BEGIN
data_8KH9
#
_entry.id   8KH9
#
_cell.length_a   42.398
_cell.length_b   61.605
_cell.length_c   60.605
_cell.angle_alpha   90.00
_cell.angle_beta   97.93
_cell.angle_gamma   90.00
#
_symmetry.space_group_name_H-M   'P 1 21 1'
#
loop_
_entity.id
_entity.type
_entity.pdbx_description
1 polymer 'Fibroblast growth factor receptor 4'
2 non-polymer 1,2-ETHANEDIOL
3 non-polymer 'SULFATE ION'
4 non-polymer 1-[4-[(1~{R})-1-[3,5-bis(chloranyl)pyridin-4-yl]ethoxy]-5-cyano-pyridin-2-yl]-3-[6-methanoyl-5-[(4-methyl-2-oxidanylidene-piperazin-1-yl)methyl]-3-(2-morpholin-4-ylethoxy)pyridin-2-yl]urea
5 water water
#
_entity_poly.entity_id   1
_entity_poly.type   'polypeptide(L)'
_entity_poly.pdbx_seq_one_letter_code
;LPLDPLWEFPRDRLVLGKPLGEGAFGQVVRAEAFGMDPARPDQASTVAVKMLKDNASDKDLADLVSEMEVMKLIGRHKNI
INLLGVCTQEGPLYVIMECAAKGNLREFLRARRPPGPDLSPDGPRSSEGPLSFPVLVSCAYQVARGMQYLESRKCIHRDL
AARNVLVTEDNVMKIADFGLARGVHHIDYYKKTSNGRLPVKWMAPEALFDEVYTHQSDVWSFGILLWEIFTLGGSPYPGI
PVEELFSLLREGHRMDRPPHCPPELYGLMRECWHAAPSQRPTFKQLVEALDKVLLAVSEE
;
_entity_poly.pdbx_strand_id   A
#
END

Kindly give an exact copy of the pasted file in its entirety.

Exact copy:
data_8KH9
#
_entry.id   8KH9
#
_cell.length_a   42.398
_cell.length_b   61.605
_cell.length_c   60.605
_cell.angle_alpha   90.00
_cell.angle_beta   97.93
_cell.angle_gamma   90.00
#
_symmetry.space_group_name_H-M   'P 1 21 1'
#
loop_
_entity.id
_entity.type
_entity.pdbx_description
1 polymer 'Fibroblast growth factor receptor 4'
2 non-polymer 1,2-ETHANEDIOL
3 non-polymer 'SULFATE ION'
4 non-polymer 1-[4-[(1~{R})-1-[3,5-bis(chloranyl)pyridin-4-yl]ethoxy]-5-cyano-pyridin-2-yl]-3-[6-methanoyl-5-[(4-methyl-2-oxidanylidene-piperazin-1-yl)methyl]-3-(2-morpholin-4-ylethoxy)pyridin-2-yl]urea
5 water water
#
_entity_poly.entity_id   1
_entity_poly.type   'polypeptide(L)'
_entity_poly.pdbx_seq_one_letter_code
;LPLDPLWEFPRDRLVLGKPLGEGAFGQVVRAEAFGMDPARPDQASTVAVKMLKDNASDKDLADLVSEMEVMKLIGRHKNI
INLLGVCTQEGPLYVIMECAAKGNLREFLRARRPPGPDLSPDGPRSSEGPLSFPVLVSCAYQVARGMQYLESRKCIHRDL
AARNVLVTEDNVMKIADFGLARGVHHIDYYKKTSNGRLPVKWMAPEALFDEVYTHQSDVWSFGILLWEIFTLGGSPYPGI
PVEELFSLLREGHRMDRPPHCPPELYGLMRECWHAAPSQRPTFKQLVEALDKVLLAVSEE
;
_entity_poly.pdbx_strand_id   A
#